M.R. Carey

Orbit Books (


In the distant future, the world has been ravaged by climate change and generations of genetically modified flora and fauna have begun to fight back. The remainder of the human population survive in walled villages, cut off from each other and forced back to a medieval way of life by fear of the trees, plants and animals that live outside the villages’ protective barriers. One such village is Mythen Rood, on the banks of the River Calder in what was once West Yorkshire. Here some two hundred people live under the government and protection of the Ramparts, people for whom ancient technology has awoken and provided the means for defence and knowledge – a flamethrower, a crossbow, the “database”. When Koli comes of age, like everyone in the village, he takes the test to see if he has what it takes to awaken technology. When he fails, he sneaks into the Ramparts’ storeroom and steals – and wakes – what looks like a small brick, and turns out to be a music player. For this crime, he is exiled from Mythen Rood, forced out into the dangerous world outside with nothing to protect him but his own wits and a healthy fear of the nature that surrounds him.

When it comes to post-apocalyptic fiction, Mike Carey has incredible form, completely reinventing the zombie novel in the wonderful The Girl with All the Gifts, and prequel/sequel/companion The Boy on the Bridge. With The Book of Koli, Carey turns away from thewell-trodden tropes of horror fiction and presents a vision of the future consistent with what the climate change advocates have been telling us for years: the planet will eventually fight back and the disease that is humanity will ultimately be wiped out. Carey introduces us to an England – and presumably a wider world – that has, for the most part, returned to the wild. Trees and animals have taken back what was once theirs, and the few remaining humans cluster together in walled villages, doing the best they can to survive, only venturing outside the safety of the villages when the trees are sedated – when the sun is hidden by banks of cloud, a state of affairs that makes this a quintessentially British novel, and makes northern England the perfect setting for Koli’s tale to unfold.

The Book of Koli is the first in a trilogy set to be released in quick succession before the end of this year. It feels very much like a first book, with a lot of scene-setting, and drawing the reader into this world that is at once so alien, and so familiar. Showing us the world from Koli’s point of view gives us time to settle in, getting to know this new world, while still spotting glimpses – of which Koli is oblivious – of the world we know now. The language has evolved into something that is still recognisable but subtly different from how English is spoken today, to provide enough comedy value when Koli meets Monono, the artificial intelligence that lives in his stolen technology. Carey’s world-building is second-to-none, a visual feast that rivals Vandermeer’s Area X, and sets up everything we need to know about this world for the coming adventures: the carnivorous tress, the mostly-defunct technology that Koli believes can change their lives, the different people who populate this small part of the world to which we have been exposed: cannibals and reavers, itinerant salespeople and healers, and many more.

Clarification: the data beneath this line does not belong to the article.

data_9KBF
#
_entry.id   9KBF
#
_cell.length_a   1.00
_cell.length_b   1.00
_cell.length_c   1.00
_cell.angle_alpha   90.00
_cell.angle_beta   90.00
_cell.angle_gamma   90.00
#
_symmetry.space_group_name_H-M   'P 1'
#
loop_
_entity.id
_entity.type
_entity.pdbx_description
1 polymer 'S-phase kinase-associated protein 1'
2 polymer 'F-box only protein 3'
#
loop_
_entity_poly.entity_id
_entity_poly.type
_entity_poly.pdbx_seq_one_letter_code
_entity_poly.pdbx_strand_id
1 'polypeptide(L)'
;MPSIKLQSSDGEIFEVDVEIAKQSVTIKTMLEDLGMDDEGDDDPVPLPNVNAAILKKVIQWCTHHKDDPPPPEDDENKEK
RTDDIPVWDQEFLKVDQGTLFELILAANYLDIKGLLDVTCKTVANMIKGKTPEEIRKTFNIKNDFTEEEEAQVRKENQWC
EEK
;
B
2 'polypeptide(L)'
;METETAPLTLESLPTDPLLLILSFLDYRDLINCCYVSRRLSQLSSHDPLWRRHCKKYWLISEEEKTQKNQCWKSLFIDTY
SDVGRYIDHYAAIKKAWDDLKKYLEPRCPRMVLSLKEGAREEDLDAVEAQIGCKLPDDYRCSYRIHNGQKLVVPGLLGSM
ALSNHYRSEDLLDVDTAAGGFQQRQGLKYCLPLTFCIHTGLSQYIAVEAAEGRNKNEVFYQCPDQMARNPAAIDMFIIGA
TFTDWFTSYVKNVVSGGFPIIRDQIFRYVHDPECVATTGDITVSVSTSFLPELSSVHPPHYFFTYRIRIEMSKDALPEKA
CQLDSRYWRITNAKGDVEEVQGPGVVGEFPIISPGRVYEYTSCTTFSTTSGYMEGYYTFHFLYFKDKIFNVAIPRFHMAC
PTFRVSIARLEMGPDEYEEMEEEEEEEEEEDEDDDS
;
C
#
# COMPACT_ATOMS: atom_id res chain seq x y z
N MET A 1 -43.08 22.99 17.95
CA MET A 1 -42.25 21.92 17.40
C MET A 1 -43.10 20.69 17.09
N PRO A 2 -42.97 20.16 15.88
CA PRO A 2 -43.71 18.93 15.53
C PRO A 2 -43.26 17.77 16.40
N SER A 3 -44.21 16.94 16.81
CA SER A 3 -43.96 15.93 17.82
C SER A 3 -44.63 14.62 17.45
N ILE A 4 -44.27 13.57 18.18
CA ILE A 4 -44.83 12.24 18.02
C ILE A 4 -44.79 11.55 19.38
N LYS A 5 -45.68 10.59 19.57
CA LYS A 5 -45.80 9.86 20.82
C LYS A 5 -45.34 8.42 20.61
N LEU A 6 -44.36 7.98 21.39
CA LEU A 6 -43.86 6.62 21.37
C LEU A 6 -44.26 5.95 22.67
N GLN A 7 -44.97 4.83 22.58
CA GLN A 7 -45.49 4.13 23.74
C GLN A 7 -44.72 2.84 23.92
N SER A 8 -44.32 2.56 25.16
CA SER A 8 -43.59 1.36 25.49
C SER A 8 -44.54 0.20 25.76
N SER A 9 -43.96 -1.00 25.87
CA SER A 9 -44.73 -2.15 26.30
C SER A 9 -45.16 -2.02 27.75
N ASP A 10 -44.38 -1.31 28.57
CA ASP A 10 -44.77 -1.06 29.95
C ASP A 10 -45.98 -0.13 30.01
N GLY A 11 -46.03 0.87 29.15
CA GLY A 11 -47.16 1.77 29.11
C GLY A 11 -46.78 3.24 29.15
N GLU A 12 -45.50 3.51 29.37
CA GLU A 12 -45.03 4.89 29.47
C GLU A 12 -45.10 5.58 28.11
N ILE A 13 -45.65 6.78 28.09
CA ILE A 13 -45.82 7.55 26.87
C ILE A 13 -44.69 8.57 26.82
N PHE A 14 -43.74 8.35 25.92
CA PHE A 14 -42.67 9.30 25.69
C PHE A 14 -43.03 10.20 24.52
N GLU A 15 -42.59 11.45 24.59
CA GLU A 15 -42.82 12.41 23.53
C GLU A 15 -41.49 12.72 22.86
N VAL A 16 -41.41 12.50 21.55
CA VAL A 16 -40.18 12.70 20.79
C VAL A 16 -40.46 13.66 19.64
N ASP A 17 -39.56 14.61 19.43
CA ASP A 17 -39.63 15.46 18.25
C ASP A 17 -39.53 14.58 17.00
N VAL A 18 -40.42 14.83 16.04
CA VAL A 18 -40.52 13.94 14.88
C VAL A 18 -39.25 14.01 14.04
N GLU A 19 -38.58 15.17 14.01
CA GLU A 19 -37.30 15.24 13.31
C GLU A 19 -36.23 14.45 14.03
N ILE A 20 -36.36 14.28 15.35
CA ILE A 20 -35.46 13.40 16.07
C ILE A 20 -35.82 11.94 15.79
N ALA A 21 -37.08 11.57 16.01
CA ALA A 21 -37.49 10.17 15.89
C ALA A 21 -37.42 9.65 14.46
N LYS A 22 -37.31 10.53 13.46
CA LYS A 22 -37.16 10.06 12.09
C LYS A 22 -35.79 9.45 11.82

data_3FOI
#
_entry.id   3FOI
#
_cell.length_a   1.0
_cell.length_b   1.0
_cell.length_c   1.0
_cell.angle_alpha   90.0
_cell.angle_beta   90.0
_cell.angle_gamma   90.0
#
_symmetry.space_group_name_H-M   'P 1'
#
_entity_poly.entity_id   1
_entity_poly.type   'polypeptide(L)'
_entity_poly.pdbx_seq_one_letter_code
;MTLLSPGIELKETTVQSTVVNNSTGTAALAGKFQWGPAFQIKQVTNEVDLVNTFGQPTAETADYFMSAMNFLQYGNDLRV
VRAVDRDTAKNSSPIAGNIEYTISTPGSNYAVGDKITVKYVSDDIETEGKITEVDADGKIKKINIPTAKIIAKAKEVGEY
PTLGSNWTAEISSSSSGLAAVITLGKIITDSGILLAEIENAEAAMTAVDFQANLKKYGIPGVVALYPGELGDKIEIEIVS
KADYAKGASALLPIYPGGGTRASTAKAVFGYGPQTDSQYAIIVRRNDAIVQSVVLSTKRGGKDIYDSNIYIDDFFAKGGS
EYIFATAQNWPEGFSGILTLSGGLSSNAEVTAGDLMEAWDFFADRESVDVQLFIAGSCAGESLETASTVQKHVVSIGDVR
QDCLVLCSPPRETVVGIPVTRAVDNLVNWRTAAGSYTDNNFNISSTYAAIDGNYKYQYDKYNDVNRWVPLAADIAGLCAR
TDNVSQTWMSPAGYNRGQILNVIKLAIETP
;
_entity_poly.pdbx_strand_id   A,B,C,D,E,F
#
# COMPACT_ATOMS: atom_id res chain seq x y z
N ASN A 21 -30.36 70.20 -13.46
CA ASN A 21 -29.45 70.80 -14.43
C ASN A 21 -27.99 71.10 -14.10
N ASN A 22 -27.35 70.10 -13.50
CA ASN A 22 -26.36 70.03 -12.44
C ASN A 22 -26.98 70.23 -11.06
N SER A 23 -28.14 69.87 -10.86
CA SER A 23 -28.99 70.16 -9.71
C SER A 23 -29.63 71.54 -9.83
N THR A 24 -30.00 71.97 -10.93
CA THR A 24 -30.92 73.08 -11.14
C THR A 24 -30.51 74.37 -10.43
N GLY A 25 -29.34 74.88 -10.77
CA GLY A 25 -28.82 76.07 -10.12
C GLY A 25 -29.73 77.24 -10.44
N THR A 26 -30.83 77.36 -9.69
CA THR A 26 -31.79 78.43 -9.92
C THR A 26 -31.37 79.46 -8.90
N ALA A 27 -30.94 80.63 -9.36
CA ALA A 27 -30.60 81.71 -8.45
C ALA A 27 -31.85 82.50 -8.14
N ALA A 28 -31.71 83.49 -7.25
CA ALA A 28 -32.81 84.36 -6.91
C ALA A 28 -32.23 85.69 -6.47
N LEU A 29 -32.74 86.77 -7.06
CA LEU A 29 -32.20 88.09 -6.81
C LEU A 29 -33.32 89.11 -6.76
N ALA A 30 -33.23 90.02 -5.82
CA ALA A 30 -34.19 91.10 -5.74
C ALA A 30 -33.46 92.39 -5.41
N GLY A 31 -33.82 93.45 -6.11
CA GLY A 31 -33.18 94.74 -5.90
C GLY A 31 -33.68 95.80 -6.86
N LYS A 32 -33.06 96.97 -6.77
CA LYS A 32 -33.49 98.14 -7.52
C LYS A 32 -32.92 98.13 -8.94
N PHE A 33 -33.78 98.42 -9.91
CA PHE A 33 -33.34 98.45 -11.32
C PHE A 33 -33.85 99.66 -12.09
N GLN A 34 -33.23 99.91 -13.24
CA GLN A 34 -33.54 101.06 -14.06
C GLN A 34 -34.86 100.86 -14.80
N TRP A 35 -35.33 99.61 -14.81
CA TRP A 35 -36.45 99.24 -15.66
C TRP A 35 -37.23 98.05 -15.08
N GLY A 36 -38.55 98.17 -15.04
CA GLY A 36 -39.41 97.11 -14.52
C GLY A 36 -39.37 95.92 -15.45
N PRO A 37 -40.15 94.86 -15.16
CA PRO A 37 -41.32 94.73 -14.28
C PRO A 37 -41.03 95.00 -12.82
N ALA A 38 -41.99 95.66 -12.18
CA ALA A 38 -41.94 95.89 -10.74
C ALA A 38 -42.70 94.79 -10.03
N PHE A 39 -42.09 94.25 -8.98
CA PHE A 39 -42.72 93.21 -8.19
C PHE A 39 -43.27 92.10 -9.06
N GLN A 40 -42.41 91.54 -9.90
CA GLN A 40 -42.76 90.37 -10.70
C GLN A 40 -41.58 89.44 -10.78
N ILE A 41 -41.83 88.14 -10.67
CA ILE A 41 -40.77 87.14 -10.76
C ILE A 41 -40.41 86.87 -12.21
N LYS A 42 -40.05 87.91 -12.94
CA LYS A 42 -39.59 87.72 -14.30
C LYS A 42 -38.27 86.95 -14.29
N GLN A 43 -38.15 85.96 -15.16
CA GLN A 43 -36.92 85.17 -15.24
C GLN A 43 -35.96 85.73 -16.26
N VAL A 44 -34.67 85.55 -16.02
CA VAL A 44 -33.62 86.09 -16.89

Despite the abundance of setup, Carey still manages to thrill and entertain and, most importantly, surprise us as we follow Koli on his journey. This is a character that very quickly gets under our skin, and we find ourselves rooting for him from the outset: if anyone deserves more than their lot, Koli is that person, and when things start to go wrong – as is inevitable – we feel his pain, from losing his friends, to failing the test to become a Rampart, to the ultimate loss of home and family as he is sent outside the wall, exiled from the only home he has ever known, not because his crime was serious, but because of the implications for those in charge, the Ramparts who he has worshipped for as long as he can remember.

In these difficult times, many of us are struggling to read, and the fact that we are living in a Stephen King novel makes the prospect of diving into a post-apocalyptic world even more daunting. But The Book of Koli is pure escapism, however plausible the future it predicts. Koli quickly becomes a good friend, to the point that he will haunt the reader long after the book has finished, as we wait impatiently for the next instalment of his adventures. This friendship puts us the edge of our seats as we follow him through this strange new world: given the first-person narrative, we can be reasonably sure that he won’t meet a horrible end – at least not in the first book – but that doesn’t mean he’ll come out of the encounters he has completely unscathed. It’s a gripping, intense read with a great sense of humour and Carey has honed his craft carefully, so that he knows when best to ease the tension and when to ratchet it up for best effect. If ever there was an author who deserved the take on the mantle of the great John Wyndham, Mike Carey is that author, and The Book of Koli – like The Girl with All the Gifts – is sure of a place alongside The Day of the Triffids and The Kraken Wakes as some of the finest British apocalypses ever imagined.

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